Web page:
So the big questions that remain to be settled are whether all this New Labour activity has been worthwhile, and whether in consequence New Labour is worth supporting. These are in essence simple questions, of course, but they are also ones whose importance precludes the giving of simple answers. Many people will answer them simply — that is the downside of a democratic process that allows prejudice and reason equal measure in the exercise of the vote — but in an electorate as sophisticated as the one that New Labour faces, the government will find itself in 2005/06, as it did in 2001, not simply tested but also tested rigorously, against its own targets and the targets set for it by its political opponents. And so it should, for if there is one feature of this government that marks it out from all previous UK governments, it is surely New Labour’s passion for performance indicators as the trigger to performance growth. Well, what is good for the goose is also presumably good for the gander: so if performance indicators are the flavour of the month, it is surely legitimate for us now to examine in detail just how well New Labour itself has so far performed?
KeywordsFatigue Depression Europe Amid Income
Unable to display preview. Download preview PDF.
- 18.R. Dickens, P. Clegg and J. Wadsworth (eds), The Labour Market under New Labour: The State of Working Britain 2003, Basingstoke, Palgrave, 2003, p. 2.Google Scholar
- 28.K. Marsden, Gordon Brown and British Competitiveness: A Statistical Analysis, London, Centre for Policy Studies, 2003, p. 26.Google Scholar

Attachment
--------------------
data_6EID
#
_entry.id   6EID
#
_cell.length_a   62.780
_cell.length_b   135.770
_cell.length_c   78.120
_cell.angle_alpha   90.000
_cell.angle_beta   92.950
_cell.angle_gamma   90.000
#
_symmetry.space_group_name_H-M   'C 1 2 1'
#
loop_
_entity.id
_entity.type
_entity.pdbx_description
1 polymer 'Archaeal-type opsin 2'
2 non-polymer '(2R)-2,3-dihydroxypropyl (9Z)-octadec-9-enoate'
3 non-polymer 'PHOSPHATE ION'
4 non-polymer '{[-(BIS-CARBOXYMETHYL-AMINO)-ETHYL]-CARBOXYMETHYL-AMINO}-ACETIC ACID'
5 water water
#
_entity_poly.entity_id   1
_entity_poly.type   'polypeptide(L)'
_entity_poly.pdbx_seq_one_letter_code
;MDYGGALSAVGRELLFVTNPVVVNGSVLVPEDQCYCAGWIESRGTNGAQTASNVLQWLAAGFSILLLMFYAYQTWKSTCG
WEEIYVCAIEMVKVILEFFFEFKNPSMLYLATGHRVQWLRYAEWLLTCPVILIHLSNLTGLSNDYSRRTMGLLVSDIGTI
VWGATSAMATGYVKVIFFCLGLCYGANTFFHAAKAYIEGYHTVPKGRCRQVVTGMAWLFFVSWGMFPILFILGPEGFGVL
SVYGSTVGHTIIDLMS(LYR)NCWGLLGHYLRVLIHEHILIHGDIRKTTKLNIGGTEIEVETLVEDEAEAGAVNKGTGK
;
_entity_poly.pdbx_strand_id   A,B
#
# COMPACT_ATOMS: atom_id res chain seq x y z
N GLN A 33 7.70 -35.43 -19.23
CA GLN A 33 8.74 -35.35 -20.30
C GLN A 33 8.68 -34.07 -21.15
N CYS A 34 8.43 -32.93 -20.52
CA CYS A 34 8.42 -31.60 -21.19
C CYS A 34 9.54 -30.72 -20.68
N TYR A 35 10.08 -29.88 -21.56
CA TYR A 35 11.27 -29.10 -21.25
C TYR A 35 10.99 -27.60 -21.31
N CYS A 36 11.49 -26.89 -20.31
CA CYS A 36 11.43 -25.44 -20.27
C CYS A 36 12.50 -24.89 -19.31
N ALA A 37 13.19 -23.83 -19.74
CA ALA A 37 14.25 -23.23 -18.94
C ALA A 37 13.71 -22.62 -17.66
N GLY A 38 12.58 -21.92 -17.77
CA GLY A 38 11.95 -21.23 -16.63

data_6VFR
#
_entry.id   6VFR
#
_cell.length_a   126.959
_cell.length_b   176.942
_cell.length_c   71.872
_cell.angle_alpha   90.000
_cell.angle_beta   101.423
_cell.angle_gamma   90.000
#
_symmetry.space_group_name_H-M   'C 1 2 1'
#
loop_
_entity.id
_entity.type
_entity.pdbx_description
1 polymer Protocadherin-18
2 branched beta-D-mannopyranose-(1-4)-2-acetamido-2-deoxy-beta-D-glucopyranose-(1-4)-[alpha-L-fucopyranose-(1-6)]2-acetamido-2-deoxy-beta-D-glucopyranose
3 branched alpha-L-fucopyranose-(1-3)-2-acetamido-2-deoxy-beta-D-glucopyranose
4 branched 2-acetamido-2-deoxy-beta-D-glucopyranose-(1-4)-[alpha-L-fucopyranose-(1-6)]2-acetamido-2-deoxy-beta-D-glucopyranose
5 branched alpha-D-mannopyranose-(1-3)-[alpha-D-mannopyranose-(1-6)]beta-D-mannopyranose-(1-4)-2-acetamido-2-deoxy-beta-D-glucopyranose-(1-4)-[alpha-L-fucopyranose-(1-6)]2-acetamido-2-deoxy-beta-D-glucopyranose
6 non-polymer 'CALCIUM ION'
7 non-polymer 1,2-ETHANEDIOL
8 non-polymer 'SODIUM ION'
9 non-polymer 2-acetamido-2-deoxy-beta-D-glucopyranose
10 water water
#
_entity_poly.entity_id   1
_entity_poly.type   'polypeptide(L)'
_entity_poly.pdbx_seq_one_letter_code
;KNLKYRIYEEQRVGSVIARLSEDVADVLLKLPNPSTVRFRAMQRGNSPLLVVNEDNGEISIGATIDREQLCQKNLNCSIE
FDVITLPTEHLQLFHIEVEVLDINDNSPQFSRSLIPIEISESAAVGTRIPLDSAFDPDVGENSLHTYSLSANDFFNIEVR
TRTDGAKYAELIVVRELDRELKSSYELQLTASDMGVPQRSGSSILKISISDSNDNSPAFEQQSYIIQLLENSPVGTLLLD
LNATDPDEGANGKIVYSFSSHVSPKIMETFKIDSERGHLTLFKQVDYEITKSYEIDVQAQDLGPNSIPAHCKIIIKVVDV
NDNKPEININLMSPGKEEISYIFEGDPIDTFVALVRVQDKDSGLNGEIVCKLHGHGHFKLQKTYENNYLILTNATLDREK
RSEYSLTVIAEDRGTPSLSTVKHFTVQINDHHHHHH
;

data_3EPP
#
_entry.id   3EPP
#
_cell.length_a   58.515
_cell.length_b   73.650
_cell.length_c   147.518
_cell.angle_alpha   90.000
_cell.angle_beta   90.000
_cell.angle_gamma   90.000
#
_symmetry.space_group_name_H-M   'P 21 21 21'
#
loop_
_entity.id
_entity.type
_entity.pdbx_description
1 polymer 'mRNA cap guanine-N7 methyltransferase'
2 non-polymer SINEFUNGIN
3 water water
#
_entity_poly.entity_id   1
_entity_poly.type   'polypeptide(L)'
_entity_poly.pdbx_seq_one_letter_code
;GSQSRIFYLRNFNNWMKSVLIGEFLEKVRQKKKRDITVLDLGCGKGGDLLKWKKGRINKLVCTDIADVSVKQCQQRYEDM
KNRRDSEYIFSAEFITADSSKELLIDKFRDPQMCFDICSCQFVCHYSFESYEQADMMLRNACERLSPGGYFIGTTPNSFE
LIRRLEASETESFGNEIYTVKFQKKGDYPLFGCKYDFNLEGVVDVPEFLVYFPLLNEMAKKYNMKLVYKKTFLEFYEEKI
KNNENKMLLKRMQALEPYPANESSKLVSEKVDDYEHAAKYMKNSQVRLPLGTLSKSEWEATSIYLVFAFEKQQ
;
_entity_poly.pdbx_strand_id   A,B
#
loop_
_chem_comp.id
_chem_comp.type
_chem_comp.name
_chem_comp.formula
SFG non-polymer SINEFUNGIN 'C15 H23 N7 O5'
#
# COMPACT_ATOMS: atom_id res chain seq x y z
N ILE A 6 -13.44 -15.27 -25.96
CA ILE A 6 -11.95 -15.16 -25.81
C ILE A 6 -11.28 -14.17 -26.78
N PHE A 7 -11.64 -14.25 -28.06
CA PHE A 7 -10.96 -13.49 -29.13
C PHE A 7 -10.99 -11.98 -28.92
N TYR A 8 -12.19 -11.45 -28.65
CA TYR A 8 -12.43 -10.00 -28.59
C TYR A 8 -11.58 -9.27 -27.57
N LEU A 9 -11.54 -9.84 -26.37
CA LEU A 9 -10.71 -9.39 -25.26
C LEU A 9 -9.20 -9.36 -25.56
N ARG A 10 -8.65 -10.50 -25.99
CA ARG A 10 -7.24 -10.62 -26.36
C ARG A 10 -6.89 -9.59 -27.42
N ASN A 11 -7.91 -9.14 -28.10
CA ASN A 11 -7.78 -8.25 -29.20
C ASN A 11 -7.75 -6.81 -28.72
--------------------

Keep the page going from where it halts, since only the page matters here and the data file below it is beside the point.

- 39.HM Treasury, Productivity in the UK: The Evidence and the Government’s Approach, 1999, pp. 16–17.Google Scholar
- 44.HM Treasury, Productivity in the UK: Enterprise and the Productivity Challenge, 2001; DTI, Opportunity for All: A White Paper on Enterprise, Skills and Innovation, 2001.Google Scholar
- 53.R. Riley and G. Young, The Macroeconomk impact of the New Deal for Young People, NIESR Discussion Paper no. 184, December 1999. A later four-year assessment by Richard Blundell and others concluded that the New Deal for Young People had raised employment by 17,000 a year, rather than the 375,000 figure used by the government (Dickens et al., The Labour Market under New Labour, p. 17).Google Scholar
- 58.L. Mishel, J. Bernstein and J. Schmitt, The State of Working America, Washington, DC, Employment Policy Institute, 2000, p. 400.Google Scholar